Things get a little dirty when humans get involved. In any system, human involvement can sometimes cause delays or issues. Here are some effective communication and facilitation secrets for reliability engineers.
Communication is the exchange of information from one person to another.
Communication requires a sender, a receiver, and a message. Technical professionals (sender) usually believe the decision maker (receiver) cannot understand the message because the decision maker is not as smart as they are. Most of the time, the lack of understanding comes from the noise the sender generates. The burden of effective communication is on the send (technical professional), not the receiver (decision maker).
A facilitated session is a structured meeting in which the meeting leader (the facilitator) guides the participants through a series of predefined steps to arrive at a result that is created, understood, and accepted by all participants.
Things usually unravel when the team leader tries to assume the role of meeting leader. After all, guiding participants through a series of predefined steps is what a manager does every day – right? Wrong!
Facilitation is a separate specialty within the larger context of leading, guiding, directing, and collaborating with people. Not all facilitators are good day-to-day people managers, and not all day-to-day managers are good facilitators. Unless, of course, you stayed at a Holiday Inn.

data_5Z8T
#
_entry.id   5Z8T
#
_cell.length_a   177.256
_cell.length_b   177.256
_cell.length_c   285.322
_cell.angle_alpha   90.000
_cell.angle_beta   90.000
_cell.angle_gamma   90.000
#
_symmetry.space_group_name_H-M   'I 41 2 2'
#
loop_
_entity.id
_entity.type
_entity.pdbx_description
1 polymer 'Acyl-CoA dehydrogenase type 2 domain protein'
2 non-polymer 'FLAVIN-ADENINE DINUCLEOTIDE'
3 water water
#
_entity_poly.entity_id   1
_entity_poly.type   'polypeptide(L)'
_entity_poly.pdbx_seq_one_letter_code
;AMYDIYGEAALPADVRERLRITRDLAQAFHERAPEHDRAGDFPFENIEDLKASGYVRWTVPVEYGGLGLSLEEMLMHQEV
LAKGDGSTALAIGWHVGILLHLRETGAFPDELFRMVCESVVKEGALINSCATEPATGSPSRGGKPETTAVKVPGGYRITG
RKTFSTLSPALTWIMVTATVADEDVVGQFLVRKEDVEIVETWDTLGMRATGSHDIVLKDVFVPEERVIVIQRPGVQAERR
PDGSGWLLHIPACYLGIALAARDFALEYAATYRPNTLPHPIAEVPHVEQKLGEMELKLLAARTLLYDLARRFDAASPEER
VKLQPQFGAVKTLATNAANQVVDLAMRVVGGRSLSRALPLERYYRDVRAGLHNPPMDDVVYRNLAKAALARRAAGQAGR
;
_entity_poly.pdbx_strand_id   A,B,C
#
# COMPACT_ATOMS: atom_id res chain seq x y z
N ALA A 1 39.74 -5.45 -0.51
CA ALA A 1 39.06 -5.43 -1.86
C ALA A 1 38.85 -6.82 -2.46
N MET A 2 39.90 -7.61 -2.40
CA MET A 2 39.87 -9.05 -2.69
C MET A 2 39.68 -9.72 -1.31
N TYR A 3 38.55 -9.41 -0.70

In systems thinking, we begin with the system outcomes we desire. Then, we evaluate the parts, emphasizing their individual performance and how the components interact as a unit. This type of thinking applies universally to all kinds of systems, including communications systems.
FINESSE and CATER
FINESSE is a one-way communication approach where the burden of effective communication is on the sender, not the receiver. FINESSE is most appropriate when communicating to decision makers where issues have high levels of complexity and uncertainty.
CATER is a two-way communication approach. All aspects of FINESSE are necessary, plus assuring participants have compatible knowledge and multiple quality feedback channels. CATER is most appropriate when facilitating collaborative efforts among technical professionals.
Effective Communication is the #1 Thing
Effective communication is the one thing that makes your life better, more fulfilling, and more rewarding. That is equally true in personal relationships and business.
Keep it simple. If you can convey the same information in fewer words, do it. If you can use fewer sentences, use fewer. If you can avoid tangents and parenthetical comments, avoid them. Only about 20 percent of what you normally communicate provides 80 percent of the influence on others.
The Soft Skills Matter
In any system, humans “gum up” the process. The soft skills matter. Among well-trained technical professionals, soft skills matter most. This article provides a few of the essentials for effective communication and facilitation for reliability engineers.
Communicating with FINESSE is a not-for-profit community of technical professionals dedicated to being highly effective communicators and facilitators. Learn more about our publications, webinars, and workshops. Join the community for free.
JD Solomon is the author of Communicating Reliability, Risk & Resiliency to Decision Makers: How to Get Your Boss’s Boss to Understand and Facilitating with FINESSE: A Guide to Successful Business Solutions. JD Solomon Inc. provides solutions for facilitation, asset management, and program development at the nexus of facilities, infrastructure, and the environment.